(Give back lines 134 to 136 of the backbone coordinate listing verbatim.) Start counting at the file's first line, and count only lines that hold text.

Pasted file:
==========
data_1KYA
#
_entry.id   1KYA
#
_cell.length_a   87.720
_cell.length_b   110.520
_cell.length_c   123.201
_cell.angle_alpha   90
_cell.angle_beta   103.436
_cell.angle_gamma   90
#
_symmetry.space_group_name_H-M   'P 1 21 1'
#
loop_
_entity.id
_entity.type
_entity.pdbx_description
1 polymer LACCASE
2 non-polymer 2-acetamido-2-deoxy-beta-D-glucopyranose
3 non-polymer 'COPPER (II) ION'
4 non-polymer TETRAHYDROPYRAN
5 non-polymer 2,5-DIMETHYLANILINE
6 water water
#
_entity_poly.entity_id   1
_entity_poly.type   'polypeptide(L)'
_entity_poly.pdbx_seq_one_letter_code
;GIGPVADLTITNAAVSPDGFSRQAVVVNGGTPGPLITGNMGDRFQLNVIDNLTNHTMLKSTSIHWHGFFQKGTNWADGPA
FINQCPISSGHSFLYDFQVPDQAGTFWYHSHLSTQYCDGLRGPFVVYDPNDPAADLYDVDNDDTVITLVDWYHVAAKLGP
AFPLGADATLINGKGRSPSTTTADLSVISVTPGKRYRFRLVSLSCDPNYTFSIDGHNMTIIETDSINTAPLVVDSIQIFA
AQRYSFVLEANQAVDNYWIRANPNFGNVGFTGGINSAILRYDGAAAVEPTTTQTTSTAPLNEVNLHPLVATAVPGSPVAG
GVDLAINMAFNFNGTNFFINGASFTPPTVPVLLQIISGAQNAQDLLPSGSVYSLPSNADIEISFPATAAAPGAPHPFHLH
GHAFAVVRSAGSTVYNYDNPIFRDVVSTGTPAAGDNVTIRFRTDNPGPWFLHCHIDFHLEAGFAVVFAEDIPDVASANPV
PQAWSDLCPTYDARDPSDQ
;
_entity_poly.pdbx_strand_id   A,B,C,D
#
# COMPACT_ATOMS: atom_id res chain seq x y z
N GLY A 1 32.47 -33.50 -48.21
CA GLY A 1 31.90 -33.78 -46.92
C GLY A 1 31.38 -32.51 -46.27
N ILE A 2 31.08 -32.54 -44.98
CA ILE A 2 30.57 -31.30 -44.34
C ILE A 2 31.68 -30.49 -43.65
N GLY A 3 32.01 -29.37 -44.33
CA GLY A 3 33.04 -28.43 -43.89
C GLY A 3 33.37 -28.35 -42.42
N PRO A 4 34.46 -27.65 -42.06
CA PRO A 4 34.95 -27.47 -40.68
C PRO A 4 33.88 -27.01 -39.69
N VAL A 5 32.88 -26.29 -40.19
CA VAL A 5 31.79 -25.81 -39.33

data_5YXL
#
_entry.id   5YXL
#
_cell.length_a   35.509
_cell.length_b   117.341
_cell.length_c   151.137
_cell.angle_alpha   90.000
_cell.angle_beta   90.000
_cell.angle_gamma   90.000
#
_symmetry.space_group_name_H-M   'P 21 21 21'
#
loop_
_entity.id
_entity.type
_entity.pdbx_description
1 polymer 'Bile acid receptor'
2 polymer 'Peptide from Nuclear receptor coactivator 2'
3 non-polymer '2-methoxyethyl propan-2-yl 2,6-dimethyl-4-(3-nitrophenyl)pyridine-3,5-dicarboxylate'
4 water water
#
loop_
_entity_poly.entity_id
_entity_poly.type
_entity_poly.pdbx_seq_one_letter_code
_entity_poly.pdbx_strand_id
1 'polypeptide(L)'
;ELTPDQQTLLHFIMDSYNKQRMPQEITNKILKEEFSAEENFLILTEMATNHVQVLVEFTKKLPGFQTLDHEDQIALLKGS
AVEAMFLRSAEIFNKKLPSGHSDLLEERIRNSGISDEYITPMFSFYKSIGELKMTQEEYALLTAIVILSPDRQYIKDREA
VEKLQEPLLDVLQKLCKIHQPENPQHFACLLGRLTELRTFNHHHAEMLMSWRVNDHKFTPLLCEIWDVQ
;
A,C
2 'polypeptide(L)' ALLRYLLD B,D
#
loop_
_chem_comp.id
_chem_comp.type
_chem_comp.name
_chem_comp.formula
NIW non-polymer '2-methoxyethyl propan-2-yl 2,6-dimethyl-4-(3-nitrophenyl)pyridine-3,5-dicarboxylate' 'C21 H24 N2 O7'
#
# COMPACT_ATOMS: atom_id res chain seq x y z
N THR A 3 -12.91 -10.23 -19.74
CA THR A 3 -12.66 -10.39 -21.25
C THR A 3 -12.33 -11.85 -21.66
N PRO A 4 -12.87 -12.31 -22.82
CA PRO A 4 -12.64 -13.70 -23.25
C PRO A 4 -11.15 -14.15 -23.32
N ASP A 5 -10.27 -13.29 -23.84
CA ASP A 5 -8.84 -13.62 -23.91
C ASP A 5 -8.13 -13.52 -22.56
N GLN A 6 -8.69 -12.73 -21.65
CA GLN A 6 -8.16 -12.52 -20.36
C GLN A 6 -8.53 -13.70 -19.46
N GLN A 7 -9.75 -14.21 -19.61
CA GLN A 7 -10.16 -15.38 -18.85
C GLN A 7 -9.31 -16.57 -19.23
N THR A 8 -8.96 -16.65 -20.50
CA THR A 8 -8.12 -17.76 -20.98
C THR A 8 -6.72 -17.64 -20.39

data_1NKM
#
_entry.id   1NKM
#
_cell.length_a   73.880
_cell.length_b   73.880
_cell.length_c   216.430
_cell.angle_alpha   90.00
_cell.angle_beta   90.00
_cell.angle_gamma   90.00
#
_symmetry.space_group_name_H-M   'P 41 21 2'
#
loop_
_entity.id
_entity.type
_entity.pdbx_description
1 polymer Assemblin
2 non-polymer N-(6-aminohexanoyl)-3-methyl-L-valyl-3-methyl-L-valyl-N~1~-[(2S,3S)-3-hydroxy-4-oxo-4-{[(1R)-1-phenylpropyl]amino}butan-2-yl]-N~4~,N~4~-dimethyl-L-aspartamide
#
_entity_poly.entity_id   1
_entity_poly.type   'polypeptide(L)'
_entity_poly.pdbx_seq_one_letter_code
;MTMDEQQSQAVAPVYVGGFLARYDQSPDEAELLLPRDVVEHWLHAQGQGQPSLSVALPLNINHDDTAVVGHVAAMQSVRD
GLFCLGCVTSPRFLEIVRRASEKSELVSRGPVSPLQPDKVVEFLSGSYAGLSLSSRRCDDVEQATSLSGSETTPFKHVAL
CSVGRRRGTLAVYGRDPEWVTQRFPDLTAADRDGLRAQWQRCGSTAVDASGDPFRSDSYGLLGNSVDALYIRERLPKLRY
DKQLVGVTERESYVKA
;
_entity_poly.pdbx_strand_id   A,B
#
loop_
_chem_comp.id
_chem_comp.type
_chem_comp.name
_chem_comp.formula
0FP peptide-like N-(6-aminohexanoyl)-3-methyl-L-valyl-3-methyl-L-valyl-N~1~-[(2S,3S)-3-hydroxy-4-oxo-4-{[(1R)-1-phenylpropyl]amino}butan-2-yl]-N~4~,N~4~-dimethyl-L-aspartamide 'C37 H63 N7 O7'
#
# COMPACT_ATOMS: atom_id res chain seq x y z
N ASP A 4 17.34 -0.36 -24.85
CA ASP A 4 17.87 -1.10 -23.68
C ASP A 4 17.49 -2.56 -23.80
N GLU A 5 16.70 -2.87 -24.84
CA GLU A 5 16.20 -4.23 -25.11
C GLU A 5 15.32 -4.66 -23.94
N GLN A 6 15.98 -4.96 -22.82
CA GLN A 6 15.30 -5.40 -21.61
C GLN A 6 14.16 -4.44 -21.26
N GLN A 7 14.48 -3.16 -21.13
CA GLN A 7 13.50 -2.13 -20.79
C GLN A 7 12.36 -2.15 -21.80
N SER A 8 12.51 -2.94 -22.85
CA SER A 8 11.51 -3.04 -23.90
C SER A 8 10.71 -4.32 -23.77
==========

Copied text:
_entity_poly.entity_id   1
_entity_poly.type   'polypeptide(L)'
_entity_poly.pdbx_seq_one_letter_code